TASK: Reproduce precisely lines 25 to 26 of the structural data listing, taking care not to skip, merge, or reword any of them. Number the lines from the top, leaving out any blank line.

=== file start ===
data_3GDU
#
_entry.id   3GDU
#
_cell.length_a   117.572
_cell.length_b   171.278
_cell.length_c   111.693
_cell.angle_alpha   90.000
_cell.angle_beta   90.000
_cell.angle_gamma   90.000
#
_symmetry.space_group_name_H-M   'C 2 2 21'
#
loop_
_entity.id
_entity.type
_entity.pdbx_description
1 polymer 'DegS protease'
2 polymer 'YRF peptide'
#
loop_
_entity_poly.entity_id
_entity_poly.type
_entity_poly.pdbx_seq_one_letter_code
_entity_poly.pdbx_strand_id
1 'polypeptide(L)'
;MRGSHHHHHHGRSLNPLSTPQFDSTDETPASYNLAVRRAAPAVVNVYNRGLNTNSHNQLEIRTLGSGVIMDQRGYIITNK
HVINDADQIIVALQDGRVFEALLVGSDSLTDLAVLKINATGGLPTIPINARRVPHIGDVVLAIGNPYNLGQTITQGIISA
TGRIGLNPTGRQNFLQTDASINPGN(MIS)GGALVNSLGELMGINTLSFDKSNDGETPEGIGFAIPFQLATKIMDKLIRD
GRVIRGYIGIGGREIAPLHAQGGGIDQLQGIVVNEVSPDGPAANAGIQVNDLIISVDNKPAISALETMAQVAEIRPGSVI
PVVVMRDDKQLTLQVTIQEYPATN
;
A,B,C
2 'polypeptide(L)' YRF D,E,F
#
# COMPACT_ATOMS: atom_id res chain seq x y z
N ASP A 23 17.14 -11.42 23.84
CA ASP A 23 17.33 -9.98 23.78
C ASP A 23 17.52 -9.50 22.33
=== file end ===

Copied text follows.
_entity_poly.pdbx_strand_id
1 'polypeptide(L)'